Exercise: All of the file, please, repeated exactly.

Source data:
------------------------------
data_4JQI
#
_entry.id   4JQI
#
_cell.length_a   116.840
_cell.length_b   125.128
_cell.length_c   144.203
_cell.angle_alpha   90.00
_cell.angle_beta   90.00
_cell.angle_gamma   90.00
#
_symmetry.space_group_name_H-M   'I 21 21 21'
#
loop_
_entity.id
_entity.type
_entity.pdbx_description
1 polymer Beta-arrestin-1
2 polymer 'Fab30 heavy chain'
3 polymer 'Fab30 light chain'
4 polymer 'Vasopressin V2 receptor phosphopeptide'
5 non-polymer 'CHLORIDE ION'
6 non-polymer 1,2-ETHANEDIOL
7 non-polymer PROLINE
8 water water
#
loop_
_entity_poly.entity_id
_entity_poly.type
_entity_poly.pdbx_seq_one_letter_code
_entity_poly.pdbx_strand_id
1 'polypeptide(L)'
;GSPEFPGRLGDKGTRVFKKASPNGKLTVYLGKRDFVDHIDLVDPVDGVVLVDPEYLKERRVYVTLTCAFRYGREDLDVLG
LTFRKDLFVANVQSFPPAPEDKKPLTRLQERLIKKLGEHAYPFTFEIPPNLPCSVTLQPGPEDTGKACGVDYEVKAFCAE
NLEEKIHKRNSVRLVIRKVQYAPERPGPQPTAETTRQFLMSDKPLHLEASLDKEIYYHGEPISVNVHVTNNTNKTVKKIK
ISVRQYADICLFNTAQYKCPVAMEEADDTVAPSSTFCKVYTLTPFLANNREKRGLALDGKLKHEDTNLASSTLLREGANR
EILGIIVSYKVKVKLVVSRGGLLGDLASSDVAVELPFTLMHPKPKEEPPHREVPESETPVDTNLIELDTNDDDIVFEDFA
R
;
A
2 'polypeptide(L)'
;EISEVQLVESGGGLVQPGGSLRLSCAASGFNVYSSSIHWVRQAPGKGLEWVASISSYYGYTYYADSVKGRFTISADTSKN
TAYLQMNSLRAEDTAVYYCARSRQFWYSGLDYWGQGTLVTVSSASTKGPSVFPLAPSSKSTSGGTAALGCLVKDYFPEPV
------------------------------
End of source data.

data_4JQI
#
_entry.id   4JQI
#
_cell.length_a   116.840
_cell.length_b   125.128
_cell.length_c   144.203
_cell.angle_alpha   90.00
_cell.angle_beta   90.00
_cell.angle_gamma   90.00
#
_symmetry.space_group_name_H-M   'I 21 21 21'
#
loop_
_entity.id
_entity.type
_entity.pdbx_description
1 polymer Beta-arrestin-1
2 polymer 'Fab30 heavy chain'
3 polymer 'Fab30 light chain'
4 polymer 'Vasopressin V2 receptor phosphopeptide'
5 non-polymer 'CHLORIDE ION'
6 non-polymer 1,2-ETHANEDIOL
7 non-polymer PROLINE
8 water water
#
loop_
_entity_poly.entity_id
_entity_poly.type
_entity_poly.pdbx_seq_one_letter_code
_entity_poly.pdbx_strand_id
1 'polypeptide(L)'
;GSPEFPGRLGDKGTRVFKKASPNGKLTVYLGKRDFVDHIDLVDPVDGVVLVDPEYLKERRVYVTLTCAFRYGREDLDVLG
LTFRKDLFVANVQSFPPAPEDKKPLTRLQERLIKKLGEHAYPFTFEIPPNLPCSVTLQPGPEDTGKACGVDYEVKAFCAE
NLEEKIHKRNSVRLVIRKVQYAPERPGPQPTAETTRQFLMSDKPLHLEASLDKEIYYHGEPISVNVHVTNNTNKTVKKIK
ISVRQYADICLFNTAQYKCPVAMEEADDTVAPSSTFCKVYTLTPFLANNREKRGLALDGKLKHEDTNLASSTLLREGANR
EILGIIVSYKVKVKLVVSRGGLLGDLASSDVAVELPFTLMHPKPKEEPPHREVPESETPVDTNLIELDTNDDDIVFEDFA
R
;
A
2 'polypeptide(L)'
;EISEVQLVESGGGLVQPGGSLRLSCAASGFNVYSSSIHWVRQAPGKGLEWVASISSYYGYTYYADSVKGRFTISADTSKN
TAYLQMNSLRAEDTAVYYCARSRQFWYSGLDYWGQGTLVTVSSASTKGPSVFPLAPSSKSTSGGTAALGCLVKDYFPEPV